But there are problems with this definition. Geertz’ definition is both too broad and too narrow. Veganism, for instance, is a framework of beliefs that meets all five of Geertz’ criteria, but is generally not considered a religion. At the same time, religions that traditionally place more emphasis on the spiritual or ritual dimension than on beliefs, like Sufism or Zen Buddhism, fail to meet Geertz’ definition whilst they are without a doubt religions.
How about defining religion in terms of spirituality? Theistic philosopher John Cottingham takes such a direction in his essay Human Nature and the Transcendent (2012). He points out that experiences most central to human existence are precisely those that cannot be explained away in terms of science and naturalism. The sort of experiences that induce a sense of awe in us, and make us feel connected to a greater whole. The “restlessness of the human spirit” and our “transcendent urges”. He invites us to acknowledge that “one is struck by the extent to which religious belief offers a home for our aspirations. Theism, in its traditional form found in the three great Abrahamic faiths, involves the idea of a match between our aspirations and our ultimate destiny” (Cottingham 2012, p.253).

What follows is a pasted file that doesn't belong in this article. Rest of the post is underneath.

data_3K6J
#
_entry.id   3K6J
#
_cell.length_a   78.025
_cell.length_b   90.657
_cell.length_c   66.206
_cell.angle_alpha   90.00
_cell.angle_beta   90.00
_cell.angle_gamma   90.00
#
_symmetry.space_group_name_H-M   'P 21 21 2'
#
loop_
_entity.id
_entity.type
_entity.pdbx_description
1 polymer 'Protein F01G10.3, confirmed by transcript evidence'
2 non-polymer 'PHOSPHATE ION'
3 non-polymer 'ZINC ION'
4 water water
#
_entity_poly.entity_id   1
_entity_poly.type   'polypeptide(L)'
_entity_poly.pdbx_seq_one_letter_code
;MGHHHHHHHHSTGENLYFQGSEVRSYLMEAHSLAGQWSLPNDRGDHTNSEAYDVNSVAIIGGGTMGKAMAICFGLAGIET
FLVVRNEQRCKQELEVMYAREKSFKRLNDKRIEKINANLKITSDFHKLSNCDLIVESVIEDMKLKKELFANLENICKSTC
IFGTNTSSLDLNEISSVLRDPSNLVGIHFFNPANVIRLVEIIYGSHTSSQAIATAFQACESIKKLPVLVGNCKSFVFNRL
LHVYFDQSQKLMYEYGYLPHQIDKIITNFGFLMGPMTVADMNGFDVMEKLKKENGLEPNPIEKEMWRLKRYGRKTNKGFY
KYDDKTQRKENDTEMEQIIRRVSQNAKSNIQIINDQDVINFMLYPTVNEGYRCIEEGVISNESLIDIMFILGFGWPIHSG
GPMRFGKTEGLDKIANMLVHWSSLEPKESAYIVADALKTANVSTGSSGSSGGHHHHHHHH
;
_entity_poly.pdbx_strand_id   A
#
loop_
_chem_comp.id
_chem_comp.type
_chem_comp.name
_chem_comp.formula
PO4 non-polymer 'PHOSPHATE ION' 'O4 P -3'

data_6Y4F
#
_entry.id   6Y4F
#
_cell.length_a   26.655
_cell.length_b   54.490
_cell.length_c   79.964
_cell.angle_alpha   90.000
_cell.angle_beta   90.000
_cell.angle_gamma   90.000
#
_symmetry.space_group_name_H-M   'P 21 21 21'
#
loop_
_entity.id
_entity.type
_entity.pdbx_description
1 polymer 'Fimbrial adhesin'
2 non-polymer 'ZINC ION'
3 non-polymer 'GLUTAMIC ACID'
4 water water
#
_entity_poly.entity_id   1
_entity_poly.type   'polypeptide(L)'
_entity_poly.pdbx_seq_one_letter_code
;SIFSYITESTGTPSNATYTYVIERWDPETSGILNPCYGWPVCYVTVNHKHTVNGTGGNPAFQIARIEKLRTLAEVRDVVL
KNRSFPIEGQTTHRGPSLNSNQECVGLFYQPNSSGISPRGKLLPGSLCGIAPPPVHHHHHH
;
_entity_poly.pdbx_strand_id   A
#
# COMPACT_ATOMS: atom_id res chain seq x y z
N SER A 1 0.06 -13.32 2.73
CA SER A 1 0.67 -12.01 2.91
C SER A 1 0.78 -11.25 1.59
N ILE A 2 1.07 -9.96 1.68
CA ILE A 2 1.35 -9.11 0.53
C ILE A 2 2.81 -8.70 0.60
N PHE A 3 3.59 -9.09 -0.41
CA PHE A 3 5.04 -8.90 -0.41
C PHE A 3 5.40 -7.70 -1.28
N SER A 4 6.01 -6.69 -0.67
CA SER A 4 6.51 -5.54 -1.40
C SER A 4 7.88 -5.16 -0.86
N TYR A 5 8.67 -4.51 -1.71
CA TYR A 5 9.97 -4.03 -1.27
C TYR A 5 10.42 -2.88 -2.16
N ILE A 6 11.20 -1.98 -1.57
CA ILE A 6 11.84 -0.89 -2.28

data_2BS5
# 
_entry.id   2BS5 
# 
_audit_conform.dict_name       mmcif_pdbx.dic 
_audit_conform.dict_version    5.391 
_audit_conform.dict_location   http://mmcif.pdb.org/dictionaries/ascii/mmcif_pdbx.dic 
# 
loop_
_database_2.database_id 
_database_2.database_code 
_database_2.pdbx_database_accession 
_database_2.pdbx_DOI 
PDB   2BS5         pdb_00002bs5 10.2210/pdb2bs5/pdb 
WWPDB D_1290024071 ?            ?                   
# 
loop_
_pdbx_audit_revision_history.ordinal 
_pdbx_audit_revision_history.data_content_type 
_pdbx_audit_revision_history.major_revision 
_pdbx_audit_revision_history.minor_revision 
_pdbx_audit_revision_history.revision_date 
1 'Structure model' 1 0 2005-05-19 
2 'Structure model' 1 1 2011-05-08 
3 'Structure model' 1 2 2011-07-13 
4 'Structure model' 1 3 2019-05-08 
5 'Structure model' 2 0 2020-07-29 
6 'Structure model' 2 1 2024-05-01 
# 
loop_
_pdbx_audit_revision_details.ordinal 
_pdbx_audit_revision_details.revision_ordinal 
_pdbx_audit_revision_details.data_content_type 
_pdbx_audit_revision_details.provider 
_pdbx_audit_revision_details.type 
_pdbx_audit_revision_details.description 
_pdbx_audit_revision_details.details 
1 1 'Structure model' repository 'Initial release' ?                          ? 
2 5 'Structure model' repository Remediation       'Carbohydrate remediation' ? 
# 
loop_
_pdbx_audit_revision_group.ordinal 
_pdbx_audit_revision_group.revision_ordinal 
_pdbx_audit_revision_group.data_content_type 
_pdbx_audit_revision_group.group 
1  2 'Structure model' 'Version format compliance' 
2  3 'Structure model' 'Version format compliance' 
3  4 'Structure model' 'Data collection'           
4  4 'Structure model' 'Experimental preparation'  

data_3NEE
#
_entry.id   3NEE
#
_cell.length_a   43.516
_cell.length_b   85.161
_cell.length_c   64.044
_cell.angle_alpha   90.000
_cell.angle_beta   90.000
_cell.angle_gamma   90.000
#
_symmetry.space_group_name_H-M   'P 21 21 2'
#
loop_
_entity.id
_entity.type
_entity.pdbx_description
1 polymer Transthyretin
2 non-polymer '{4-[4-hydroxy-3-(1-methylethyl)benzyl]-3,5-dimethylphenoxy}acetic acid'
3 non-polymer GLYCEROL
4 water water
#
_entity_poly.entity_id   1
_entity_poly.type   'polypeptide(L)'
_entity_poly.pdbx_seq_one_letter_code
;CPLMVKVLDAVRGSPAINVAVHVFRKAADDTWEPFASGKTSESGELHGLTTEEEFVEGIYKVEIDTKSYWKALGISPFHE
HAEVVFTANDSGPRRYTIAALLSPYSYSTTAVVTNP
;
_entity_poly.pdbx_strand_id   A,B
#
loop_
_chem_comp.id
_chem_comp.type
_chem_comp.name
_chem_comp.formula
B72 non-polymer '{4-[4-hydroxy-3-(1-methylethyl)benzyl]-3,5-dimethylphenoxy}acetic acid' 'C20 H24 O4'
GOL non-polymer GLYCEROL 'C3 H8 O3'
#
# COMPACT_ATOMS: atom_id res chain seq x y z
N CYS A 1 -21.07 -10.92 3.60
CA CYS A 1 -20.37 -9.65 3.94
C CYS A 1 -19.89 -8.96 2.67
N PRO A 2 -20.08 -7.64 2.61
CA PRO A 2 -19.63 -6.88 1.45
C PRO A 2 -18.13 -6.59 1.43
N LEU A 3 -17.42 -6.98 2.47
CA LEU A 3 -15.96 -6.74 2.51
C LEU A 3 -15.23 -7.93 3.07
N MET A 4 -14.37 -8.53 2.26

But the problem with such a definition is that it is too broad. It seems to suggest that a non-religious person is in conflict with her feelings of awe and her spiritual restlessness if she maintains her non-religion. But it is not exactly clear why religion should have the monopoly over spiritual restlessness and awe. Constructing non-religious people as homogenously uninterested in such things or even disingenuous (unwilling to acknowledge that awe in the face of the larger-than-life is fundamental to human existence) is an act of ‘othering’: defining one’s own group in terms of a desirable characteristic and constructing others as a group in virtue of lacking that characteristic, regardless of whether that actually corresponds to the facts. Simone de Beauvoir demonstrated in The Second Sex that such a tactic constructed woman as ‘the second sex’.